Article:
“We have something for all ages,” said Willie Barney, CEO of the Empowerment Network and co-owner of the Revive Center and Carver Legacy Center in the district.
“It’s an opportunity to continue the positive momentum at 24th and Lake, provide some fun activities for children and families and continue the development of our business, food, arts, culture and entertainment district.”
Friday, November 26th is Black Friday in the Village. Shoppers are encourage to visit and shop at all of the stores in the Village. Most of the stores are offering 20% off this weekend, including special deals, discounts and gift cards.
Saturday, November 27th is a great day to celebrate Small Business Saturday and support Black-owned businesses. Stores are once again offering 20% discounts and there will be a holiday lighting ceremony starting at 4:30 pm at Dreamland Park. Music will be provided by Millicent Crawford and Big Wade. Trolley rides will be available from 1 to 5 pm.
Next Saturday, December 4th, is the 11th Annual Christmas in the Village at 24th and Lake. Over 50 organizations and dozens of businesses come together annually to host the event which has become the largest community celebration and holiday tradition in North Omaha. Visitors from all over the region attend the event. The hours are Noon to 5 pm with special activities for the whole family.
The Village at 24th and Lake Partners are also working with the community to host a series of events during Kwanzaa. Stay connected on the Village facebook page.
Smiles & Sweets; Over 1,000 attend Trunk or Treat in the Village
Children and families celebrate, enjoy the activities at 24th and Lake
Great things are happening in the Village. Businesses, venues and organizations are working together to create a great place to come together consistently for food, music, arts, entertainment and to support the small businesses in the area.
“Saturday was completely magical. Seeing the kids dressed up and the adults getting engaged as they played the games and got candy was wonderful,” said Cynthia Hume, site manager for OEDC’s Fair Deal Village. “I’m thankful for the partners of The Village at 24th and Lake who collaborated to host another successful event.”
In early September, partners developed a calendar of events for the fall and winter season in the Village. The first two major events have been well attended and received rave reviews from the community.
“Fall Fest was a huge success with 500 in attendance and then, two weeks later the Trunk or Treat had over 1,000,” said Willie Barney, CEO of the Empowerment Network and Co-owner of the Revive Center and Carver Legacy Center, all located in the Village. “It was a beautiful day and the kids really enjoyed themselves. It is always a blessing to see so many families in the Village.”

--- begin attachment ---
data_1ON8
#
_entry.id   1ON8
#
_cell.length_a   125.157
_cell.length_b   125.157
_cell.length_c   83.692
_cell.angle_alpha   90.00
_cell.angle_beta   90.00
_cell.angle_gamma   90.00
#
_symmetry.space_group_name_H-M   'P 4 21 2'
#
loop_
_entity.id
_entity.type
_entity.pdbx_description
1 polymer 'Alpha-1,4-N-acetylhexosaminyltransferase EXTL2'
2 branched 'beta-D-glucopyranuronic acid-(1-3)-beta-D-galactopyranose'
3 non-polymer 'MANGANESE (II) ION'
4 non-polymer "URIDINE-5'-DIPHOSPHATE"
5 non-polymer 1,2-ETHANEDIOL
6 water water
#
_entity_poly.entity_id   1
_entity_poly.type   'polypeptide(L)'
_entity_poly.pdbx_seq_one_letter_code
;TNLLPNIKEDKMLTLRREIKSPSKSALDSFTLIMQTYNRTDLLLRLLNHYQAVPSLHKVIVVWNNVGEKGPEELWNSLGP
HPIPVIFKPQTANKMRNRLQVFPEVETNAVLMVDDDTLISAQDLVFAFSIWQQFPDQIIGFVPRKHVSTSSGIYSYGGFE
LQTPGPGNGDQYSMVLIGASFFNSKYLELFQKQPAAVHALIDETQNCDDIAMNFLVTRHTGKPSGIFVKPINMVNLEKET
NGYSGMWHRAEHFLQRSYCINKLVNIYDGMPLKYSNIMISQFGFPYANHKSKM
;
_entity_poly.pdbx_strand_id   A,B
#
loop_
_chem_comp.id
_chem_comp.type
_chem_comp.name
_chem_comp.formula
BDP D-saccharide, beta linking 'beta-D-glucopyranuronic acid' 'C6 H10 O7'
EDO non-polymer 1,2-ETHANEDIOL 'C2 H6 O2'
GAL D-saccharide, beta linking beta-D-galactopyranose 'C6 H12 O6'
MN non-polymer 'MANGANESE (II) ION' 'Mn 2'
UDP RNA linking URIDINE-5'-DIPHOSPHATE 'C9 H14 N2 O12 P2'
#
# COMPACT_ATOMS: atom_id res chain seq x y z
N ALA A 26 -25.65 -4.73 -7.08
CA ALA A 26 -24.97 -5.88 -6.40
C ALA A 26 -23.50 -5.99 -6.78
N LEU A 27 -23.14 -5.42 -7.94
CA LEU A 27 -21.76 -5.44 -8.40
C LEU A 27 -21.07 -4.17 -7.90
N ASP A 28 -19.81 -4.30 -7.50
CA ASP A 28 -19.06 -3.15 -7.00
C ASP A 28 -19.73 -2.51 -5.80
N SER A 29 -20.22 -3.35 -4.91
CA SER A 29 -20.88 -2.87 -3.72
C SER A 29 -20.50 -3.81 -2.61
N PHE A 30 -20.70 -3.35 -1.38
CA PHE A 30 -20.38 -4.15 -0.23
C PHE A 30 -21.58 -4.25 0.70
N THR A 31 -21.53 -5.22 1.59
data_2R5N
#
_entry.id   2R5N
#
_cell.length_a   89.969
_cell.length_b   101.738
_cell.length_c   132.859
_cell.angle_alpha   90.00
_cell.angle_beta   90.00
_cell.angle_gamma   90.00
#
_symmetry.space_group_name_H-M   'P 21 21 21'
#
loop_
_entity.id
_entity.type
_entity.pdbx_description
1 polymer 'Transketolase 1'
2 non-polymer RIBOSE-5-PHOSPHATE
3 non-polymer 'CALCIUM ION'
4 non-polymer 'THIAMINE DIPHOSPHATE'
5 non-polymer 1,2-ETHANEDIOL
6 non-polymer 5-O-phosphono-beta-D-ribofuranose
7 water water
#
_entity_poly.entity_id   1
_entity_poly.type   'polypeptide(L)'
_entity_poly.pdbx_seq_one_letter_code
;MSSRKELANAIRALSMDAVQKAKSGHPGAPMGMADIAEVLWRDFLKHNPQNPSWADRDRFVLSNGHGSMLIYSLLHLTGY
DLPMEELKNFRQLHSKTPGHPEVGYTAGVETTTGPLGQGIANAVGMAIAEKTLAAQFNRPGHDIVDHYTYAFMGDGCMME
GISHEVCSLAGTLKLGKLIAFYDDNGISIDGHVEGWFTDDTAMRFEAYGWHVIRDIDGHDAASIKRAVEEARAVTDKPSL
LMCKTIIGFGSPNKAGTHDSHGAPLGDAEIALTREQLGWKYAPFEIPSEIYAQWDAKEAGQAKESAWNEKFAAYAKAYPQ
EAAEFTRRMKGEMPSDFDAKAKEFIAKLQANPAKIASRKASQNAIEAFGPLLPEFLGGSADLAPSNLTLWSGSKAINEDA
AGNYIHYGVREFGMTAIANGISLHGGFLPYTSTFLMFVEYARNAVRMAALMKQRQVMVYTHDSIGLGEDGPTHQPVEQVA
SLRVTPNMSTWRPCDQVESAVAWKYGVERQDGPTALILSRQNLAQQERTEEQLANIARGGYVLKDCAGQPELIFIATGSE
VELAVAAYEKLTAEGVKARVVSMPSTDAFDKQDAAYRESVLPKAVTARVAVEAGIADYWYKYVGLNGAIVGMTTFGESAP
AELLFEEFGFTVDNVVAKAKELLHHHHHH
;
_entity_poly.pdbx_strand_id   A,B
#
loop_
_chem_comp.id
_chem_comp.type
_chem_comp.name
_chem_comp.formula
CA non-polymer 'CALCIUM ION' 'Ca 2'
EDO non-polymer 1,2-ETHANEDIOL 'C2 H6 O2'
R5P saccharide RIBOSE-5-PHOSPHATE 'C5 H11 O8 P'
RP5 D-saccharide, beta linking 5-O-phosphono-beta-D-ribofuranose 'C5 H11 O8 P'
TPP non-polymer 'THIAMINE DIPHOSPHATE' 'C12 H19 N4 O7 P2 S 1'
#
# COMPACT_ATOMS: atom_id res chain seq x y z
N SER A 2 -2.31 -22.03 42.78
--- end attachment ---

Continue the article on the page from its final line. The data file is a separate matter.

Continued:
Most of the event was focused on the 20 plus stops where kids could get free candy.
Kids definitely went home with their pumpkins, buckets and goodie bags full.
Ital Vital Living took it even further by creating a haunted house which drew a crowd and some surprises for the visitors.
“My mom built the haunted house from scratch. I could definitely hear some screams coming from inside,” said Latisha Taylor, one of the co-owners at Ital Vital. “Overall, the kids had a good time. We think we will have to go even bigger next year.”
In addition to the bountiful candy and haunted house, families could make arts and crafts at the Union, play small carnival games at OEDC, listen to the DJ at Dreamland Park, take a tour of the Great Plains Black History Museum and purchase cinnamon rolls, caramel apples and peach cobbler at the Revive Center.
“We had another big turnout, with 300 visitors at the Great Plains,” said Eric Ewing, executive director at the Great Plains Black History Museum.
Members of the Omaha Police Department, Black Police Officers Association and Douglas County Sheriff candidate Wayne Hudson were also handing out candy and interacting with the community.
“This is great for the officers to engage in a positive way with the community and for the kids just to come outside and enjoy themselves in a safe and positive environment,” said Sgt. Marcus Taylor of the BPOA.
The event was also an opportunity to stay informed and get connected with important health resources.
Visitors were able to pick up health information and swag from UNMC, get their vaccination from Douglas County at IMA’s MLK Park and listen to African-American Mocha Docs speak about keeping safe from COVID and the importance of getting vaccinated.
“Saturday was amazing on the northwest corner of 24th & Lake Street, the IMA’s MLK Park as IMA pastors gave out candy to hundreds of children and the DCHD Vaccination Team administered vaccination shots,” said Pastor Portia Cavitt, Senior Pastor or Clair Memorial UMC and President of the IMA. “Through much prayer and scientific knowledge, we have the power of prevention!”
“To see the families and the smiles on the faces of the children, that’s what it is all about for me,” said Barney. “It reminds me of my own childhood going to Harvest Festivals with my family.”
“It’s also a great way to connect the community to the exciting things happening in the district. Many of them tell us they didn’t know there were so many businesses, opportunities and resources here at 24th and Lake and they definitely plan to come back.”
It was another beautiful day in the Village at 24th and Lake. Momentum is building. The next big event will be the 11th Annual Christmas in the Village on Saturday, December 4th.
Stay connected with future events here.